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What is Blair really getting for being in bed with Bush?

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posted on Oct, 31 2006 @ 03:17 AM
What I want to know is what is the real benefit for this country (uk) for being allies with Bush, helping out in the middle east etc... I dont see any Benefits so far we still have crazy fuel prices and our forces seem to be finding it pretty tough out there what is it all for what is the bigger picture?

posted on Oct, 31 2006 @ 06:31 AM
Try the search engine, it's what it's for.

Have a good look around the threads.

If you go back down this page alone and take a look at a few others you'll see that this issue has been debated many many times here already.

posted on Oct, 31 2006 @ 06:51 AM
I bet my title is the best though haha anyway I will have a look

posted on Nov, 1 2006 @ 01:43 PM
Both sides do get quite a lot out of the 'special relationship'.

For example, the United States gets £148.3 billion of investment from the United Kingdom, and roughly one million US jobs rely on British investment in the States.

Similarly, the United Kingdom gets £133.7 billion of investment from America.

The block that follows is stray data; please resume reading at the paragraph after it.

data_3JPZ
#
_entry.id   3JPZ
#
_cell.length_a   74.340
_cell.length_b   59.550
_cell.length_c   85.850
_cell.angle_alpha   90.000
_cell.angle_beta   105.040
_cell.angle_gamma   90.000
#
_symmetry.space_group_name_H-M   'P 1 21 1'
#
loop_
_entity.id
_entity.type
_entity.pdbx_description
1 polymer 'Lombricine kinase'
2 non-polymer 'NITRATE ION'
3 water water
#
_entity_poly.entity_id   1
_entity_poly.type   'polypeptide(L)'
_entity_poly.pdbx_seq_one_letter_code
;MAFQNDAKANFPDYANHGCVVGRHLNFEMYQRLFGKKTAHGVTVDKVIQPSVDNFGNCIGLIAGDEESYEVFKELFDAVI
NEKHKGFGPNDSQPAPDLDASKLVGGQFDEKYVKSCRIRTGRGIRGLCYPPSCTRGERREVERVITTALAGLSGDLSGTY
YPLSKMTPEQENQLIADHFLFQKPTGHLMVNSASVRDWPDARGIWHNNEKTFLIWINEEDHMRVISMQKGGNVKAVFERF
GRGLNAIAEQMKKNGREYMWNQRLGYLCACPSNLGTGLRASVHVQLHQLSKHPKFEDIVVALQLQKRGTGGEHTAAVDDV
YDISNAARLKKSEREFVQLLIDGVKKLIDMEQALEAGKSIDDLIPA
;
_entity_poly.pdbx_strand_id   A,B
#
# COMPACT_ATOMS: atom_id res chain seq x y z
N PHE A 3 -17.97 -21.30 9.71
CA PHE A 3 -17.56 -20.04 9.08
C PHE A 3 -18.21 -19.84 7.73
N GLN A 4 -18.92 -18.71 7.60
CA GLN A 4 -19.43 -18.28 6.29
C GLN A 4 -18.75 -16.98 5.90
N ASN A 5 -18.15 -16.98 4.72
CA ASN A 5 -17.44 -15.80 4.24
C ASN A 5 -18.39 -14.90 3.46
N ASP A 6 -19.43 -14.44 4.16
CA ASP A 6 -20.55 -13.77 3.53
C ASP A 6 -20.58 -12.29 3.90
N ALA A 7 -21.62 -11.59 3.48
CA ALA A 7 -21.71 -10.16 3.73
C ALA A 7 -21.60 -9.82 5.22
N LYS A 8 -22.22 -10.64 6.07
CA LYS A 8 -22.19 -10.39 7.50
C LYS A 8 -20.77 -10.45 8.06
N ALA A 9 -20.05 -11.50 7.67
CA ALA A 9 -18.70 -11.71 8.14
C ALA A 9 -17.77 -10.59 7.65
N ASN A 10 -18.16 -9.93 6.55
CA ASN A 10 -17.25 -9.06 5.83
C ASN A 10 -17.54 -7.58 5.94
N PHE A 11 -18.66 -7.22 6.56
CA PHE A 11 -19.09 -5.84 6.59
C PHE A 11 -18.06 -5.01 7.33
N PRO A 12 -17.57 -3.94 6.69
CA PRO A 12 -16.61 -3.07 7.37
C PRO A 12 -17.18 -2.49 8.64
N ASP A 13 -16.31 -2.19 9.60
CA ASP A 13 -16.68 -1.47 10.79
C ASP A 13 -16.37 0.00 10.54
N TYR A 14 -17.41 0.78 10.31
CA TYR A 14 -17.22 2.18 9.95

And then you have the tens of billions in trade between the nations. And, hell, a lot of British tourists enjoy going to the States - to Florida, or New York, or Las Vegas and so forth. A lot of US tourists come to the UK each year also, to areas such as London, Edinburgh and the Lake District. Again, more money.

And those are just the economic benefits. The US and UK share military technology (the UK's nuclear deterrent is based on US-built Trident missiles, and the armour the US uses on their tanks [Chobham armour] is a British invention). They share intelligence - the ECHELON system and so forth. So there's the security issues too.

Culture too - both nations speak English. How many Hollywood movies have you seen this year? How many British musicians do the Americans love, and how many American musicians do the British love?

Quite honestly, I'm astonished that people in the UK can be anti-American when both sides have enjoyed such a close relationship over the past 60 years or so. You might not agree with their politics or their actions, but still... the Americans do a lot for the UK, just as the UK does a lot for the USA. It is perhaps the most fruitful relationship ever in the history of foreign affairs, and I would be very disappointed (perhaps worried) if the British and American governments didn't make the effort to stay on good terms. Now I'm no spineless, pro-American guy... there are elements about the US I don't like, and I fully support an independent British foreign policy, but let's be sensible. The US is a good friend to have, and I can see why Blair and Bush want to maintain the relationship - especially in the difficult times we live in.

[edit on 1-11-2006 by Ste2652]

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